The National Book Award is an annual award in which only books published in the United State in the year of the award are eligible. Nominations are accepted only from publishers although panel chairs are allowed to request a book from a publisher.
There are four categories: Fiction, Nonfiction, Poetry, and Young People’s Literature. Each category has a panel of five judges who set their own criteria. The judges, new each year, are selected by previous winners and judges and the National Book Foundation. They are “chosen for their literary sensibilities and their expertise in a particular genre.” (from the National Book Award website)
Each year I look forward to reading about the nominations and then the final winners in these National Book Awards. Last week the final winners were announced. I’m excited to share the winners with you.
My favorite award is this one: Fiction: Louise Erdrich, for The Round House
One Sunday in the spring of 1988, a woman living on a reservation in North Dakota is attacked. The details of the crime are slow to surface as Geraldine Coutts is traumatized and reluctant to relive or reveal what happened, either to the police or to her husband, Bazil, and thirteen-year-old son, Joe. Increasingly alone, Joe finds himself thrust prematurely into an adult world for which he is ill prepared. While his father, who is a tribal judge, endeavors to wrest justice from a situation that defies his efforts, Joe becomes frustrated with the official investigation and sets out with his trusted friends, Cappy, Zack, and Angus, to get some answers of his own. Their quest takes them first to the Round House, a sacred space and place of worship for the Ojibwe. And this is only the beginning.
The winner for Nonfiction: Katherine Boo, Behind the Beautiful Forevers: Life, Death, and Hope in a Mumbai Undercity
Annawadi is a makeshift settlement in the shadow of luxury hotels near the Mumbai airport, and as India starts to prosper, Annawadians are electric with hope. Abdul, a reflective and enterprising Muslim teenager, sees “a fortune beyond counting” in the recyclable garbage that richer people throw away. Asha, a woman of formidable wit and deep scars from a childhood in rural poverty, has identified an alternate route to the middle class: political corruption. With a little luck, her sensitive, beautiful daughter will soon become its first female college graduate. But then Abdul the garbage sorter is falsely accused in a shocking tragedy; terror and a global recession rock the city; and suppressed tensions over religion, caste, sex, power and economic envy turn brutal. As the tenderest individual hopes intersect with the greatest global truths,the true contours of a competitive age are revealed. And so, too, are the imaginations and courage of the people of Annawadi.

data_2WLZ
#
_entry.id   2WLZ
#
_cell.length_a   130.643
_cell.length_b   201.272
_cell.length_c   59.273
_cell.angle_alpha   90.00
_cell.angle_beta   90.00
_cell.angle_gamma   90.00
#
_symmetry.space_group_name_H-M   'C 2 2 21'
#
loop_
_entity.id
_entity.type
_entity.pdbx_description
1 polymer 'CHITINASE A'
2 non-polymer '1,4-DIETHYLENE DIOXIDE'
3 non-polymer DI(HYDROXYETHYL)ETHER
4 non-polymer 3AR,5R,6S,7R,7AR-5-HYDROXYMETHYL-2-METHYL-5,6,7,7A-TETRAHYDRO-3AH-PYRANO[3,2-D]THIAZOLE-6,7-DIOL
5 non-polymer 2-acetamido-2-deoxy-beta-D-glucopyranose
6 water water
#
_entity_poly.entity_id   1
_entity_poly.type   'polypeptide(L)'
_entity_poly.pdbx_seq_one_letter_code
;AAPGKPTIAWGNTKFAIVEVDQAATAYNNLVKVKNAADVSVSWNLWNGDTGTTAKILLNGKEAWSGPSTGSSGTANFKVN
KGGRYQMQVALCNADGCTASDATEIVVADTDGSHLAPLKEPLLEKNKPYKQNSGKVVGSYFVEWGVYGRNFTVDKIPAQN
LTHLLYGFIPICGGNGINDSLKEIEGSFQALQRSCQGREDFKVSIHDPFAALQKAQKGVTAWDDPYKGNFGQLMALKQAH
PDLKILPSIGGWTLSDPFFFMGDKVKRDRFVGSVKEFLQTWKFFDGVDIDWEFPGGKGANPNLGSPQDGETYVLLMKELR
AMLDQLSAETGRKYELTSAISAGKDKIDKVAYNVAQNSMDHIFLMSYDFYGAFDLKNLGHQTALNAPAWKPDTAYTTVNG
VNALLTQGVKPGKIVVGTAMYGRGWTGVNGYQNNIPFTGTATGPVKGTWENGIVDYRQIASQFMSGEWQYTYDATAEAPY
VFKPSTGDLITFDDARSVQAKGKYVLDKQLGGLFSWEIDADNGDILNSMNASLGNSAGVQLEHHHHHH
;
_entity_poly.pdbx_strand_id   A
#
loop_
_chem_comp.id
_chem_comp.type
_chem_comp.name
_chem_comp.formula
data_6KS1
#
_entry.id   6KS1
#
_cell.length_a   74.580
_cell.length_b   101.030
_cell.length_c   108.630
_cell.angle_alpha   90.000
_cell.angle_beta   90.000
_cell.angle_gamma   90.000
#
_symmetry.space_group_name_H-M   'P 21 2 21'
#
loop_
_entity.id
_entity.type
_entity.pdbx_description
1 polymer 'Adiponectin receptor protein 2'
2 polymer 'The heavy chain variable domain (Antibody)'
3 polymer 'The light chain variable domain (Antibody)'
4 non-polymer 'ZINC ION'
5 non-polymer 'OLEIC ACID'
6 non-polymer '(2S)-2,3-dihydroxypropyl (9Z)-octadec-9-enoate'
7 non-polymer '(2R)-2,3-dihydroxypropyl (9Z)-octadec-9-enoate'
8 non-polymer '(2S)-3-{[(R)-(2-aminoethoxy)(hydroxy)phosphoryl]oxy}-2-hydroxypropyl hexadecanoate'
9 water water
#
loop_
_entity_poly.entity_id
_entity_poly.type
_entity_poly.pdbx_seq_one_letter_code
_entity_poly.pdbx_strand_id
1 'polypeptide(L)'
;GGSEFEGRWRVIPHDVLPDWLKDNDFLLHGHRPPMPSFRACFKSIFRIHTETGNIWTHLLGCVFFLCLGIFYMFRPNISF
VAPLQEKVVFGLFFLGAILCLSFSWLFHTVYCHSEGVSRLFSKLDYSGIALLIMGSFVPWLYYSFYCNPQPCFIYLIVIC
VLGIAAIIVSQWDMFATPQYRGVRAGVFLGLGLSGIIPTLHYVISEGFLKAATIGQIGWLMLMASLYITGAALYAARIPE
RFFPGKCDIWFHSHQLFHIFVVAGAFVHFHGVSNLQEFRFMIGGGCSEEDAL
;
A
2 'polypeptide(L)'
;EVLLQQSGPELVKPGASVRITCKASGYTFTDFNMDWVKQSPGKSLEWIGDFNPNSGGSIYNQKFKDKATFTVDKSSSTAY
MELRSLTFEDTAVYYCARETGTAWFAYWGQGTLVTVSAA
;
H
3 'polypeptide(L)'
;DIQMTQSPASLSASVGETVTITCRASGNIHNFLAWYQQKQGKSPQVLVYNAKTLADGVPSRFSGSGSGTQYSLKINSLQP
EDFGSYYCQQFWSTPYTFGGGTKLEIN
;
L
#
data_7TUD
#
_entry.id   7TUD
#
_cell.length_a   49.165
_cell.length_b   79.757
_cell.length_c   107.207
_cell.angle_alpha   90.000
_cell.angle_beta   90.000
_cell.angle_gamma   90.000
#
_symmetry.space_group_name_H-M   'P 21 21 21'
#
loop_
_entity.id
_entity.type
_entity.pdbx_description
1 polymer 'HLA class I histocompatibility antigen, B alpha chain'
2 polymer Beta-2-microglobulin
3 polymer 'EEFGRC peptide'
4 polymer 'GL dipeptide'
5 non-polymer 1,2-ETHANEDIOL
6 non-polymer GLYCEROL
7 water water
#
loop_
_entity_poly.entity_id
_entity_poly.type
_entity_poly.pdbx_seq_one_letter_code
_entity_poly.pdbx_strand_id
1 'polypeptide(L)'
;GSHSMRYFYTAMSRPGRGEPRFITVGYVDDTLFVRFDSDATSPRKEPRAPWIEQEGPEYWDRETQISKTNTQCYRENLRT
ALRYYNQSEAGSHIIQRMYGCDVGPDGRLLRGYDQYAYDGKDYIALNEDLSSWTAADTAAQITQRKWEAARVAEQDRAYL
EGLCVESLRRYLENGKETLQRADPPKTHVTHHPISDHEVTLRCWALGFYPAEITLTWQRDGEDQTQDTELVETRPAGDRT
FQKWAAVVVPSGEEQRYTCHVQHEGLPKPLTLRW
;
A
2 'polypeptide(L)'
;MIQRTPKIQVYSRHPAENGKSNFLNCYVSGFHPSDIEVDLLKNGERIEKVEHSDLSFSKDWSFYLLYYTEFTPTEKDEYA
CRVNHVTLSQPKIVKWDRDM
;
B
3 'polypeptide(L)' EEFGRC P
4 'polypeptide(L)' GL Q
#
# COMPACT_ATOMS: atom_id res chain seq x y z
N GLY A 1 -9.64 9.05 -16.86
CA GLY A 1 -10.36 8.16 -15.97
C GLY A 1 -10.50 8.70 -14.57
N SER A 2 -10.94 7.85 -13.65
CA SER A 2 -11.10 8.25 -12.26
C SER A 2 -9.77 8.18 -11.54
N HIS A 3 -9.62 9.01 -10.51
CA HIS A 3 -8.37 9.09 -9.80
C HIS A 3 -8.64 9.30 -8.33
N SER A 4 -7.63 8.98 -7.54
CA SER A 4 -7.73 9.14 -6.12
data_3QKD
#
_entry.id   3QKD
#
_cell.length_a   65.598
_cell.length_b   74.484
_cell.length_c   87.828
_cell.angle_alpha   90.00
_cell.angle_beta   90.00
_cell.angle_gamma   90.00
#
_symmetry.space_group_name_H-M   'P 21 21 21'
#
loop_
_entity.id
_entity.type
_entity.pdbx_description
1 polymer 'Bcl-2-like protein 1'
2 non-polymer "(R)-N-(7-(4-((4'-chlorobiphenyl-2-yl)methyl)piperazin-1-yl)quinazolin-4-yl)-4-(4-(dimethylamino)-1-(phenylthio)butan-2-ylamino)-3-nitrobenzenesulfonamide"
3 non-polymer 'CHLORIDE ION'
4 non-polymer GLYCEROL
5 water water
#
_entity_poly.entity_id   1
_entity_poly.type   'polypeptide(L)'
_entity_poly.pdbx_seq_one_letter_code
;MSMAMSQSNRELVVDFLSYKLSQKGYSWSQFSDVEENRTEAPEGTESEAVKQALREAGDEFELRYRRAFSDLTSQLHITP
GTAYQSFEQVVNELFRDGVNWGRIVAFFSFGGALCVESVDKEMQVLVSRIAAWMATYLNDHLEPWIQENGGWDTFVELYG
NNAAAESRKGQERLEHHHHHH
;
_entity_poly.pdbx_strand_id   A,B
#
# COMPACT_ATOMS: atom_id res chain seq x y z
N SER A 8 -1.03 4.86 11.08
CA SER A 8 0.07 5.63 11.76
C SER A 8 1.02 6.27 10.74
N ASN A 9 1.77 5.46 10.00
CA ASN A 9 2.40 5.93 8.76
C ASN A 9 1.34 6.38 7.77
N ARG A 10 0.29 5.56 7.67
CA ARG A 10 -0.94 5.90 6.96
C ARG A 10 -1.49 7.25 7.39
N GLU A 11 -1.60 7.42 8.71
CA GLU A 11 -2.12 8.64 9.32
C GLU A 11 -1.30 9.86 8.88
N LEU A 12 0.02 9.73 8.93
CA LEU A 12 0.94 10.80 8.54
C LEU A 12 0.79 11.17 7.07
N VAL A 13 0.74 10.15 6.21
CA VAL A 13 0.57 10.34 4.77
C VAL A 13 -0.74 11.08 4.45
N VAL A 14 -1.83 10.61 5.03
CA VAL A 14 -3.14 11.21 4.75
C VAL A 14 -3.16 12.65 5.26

The winner for Young People’s Literature: William Alexander, Goblin Secrets
Rownie, the youngest in Graba the witchworker’s household of stray children, escapes and goes looking for his missing brother. Along the way he falls in with a troupe of theatrical goblins and learns the secret origins of masks. Now Graba’s birds are hunting him in the Southside of Zombay, the Lord Mayor’s guards are searching for him in Northside, and the River between them is getting angry. The city needs saving—and only the goblins know how.
The winner for Poetry: David Ferry, Bewilderment: New Poems and Translations
To read David Ferry’s Bewilderment is to be reminded that poetry of the highest order can be made by the subtlest of means. The passionate nature and originality of Ferry’s prosodic daring works astonishing transformations that take your breath away. In poem after poem, his diction modulates beautifully between plainspoken high eloquence and colloquial vigor, making his distinctive speech one of the most interesting and ravishing achievements of the past half century. Ferry’s translations, meanwhile, are amazingly acclimated English poems. Once his voice takes hold of them they are as bred in the bone as all his other work. And the translations in this book are vitally related to the original poems around them.
I’m looking forward to reading these books, especially the Louise Erdrich novel. Has anyone read any of these books? What did think?